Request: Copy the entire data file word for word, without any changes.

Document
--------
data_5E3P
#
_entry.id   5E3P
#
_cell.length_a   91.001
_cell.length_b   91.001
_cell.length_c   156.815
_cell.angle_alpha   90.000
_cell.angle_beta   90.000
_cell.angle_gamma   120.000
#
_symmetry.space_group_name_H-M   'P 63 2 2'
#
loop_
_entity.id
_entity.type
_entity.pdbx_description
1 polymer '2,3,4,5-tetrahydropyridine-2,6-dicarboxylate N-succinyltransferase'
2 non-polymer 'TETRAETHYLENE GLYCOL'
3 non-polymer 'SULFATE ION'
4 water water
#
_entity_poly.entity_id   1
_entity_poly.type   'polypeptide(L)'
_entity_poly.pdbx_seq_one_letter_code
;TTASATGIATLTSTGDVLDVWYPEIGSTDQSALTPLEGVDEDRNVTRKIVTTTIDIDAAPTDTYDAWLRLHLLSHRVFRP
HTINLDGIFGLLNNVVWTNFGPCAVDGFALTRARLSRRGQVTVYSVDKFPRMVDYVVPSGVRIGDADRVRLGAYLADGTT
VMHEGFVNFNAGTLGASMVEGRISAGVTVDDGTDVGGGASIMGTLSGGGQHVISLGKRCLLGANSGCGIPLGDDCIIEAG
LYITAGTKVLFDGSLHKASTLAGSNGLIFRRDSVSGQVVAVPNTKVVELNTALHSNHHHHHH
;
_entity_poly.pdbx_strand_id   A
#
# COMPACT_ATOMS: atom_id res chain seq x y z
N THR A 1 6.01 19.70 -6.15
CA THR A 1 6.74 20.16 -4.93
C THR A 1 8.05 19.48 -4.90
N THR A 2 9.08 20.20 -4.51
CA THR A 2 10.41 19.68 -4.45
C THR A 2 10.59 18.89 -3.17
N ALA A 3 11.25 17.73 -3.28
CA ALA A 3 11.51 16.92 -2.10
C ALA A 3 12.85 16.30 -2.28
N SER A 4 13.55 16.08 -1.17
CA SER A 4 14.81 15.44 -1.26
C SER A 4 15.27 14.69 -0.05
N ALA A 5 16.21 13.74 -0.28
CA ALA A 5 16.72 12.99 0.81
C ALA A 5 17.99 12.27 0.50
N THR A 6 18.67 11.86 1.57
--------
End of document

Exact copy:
data_5E3P
#
_entry.id   5E3P
#
_cell.length_a   91.001
_cell.length_b   91.001
_cell.length_c   156.815
_cell.angle_alpha   90.000
_cell.angle_beta   90.000
_cell.angle_gamma   120.000
#
_symmetry.space_group_name_H-M   'P 63 2 2'
#
loop_
_entity.id
_entity.type
_entity.pdbx_description
1 polymer '2,3,4,5-tetrahydropyridine-2,6-dicarboxylate N-succinyltransferase'
2 non-polymer 'TETRAETHYLENE GLYCOL'
3 non-polymer 'SULFATE ION'
4 water water
#
_entity_poly.entity_id   1
_entity_poly.type   'polypeptide(L)'
_entity_poly.pdbx_seq_one_letter_code
;TTASATGIATLTSTGDVLDVWYPEIGSTDQSALTPLEGVDEDRNVTRKIVTTTIDIDAAPTDTYDAWLRLHLLSHRVFRP
HTINLDGIFGLLNNVVWTNFGPCAVDGFALTRARLSRRGQVTVYSVDKFPRMVDYVVPSGVRIGDADRVRLGAYLADGTT
VMHEGFVNFNAGTLGASMVEGRISAGVTVDDGTDVGGGASIMGTLSGGGQHVISLGKRCLLGANSGCGIPLGDDCIIEAG
LYITAGTKVLFDGSLHKASTLAGSNGLIFRRDSVSGQVVAVPNTKVVELNTALHSNHHHHHH
;
_entity_poly.pdbx_strand_id   A
#
# COMPACT_ATOMS: atom_id res chain seq x y z
N THR A 1 6.01 19.70 -6.15
CA THR A 1 6.74 20.16 -4.93
C THR A 1 8.05 19.48 -4.90
N THR A 2 9.08 20.20 -4.51
CA THR A 2 10.41 19.68 -4.45
C THR A 2 10.59 18.89 -3.17
N ALA A 3 11.25 17.73 -3.28
CA ALA A 3 11.51 16.92 -2.10
C ALA A 3 12.85 16.30 -2.28
N SER A 4 13.55 16.08 -1.17
CA SER A 4 14.81 15.44 -1.26
C SER A 4 15.27 14.69 -0.05
N ALA A 5 16.21 13.74 -0.28
CA ALA A 5 16.72 12.99 0.81
C ALA A 5 17.99 12.27 0.50
N THR A 6 18.67 11.86 1.57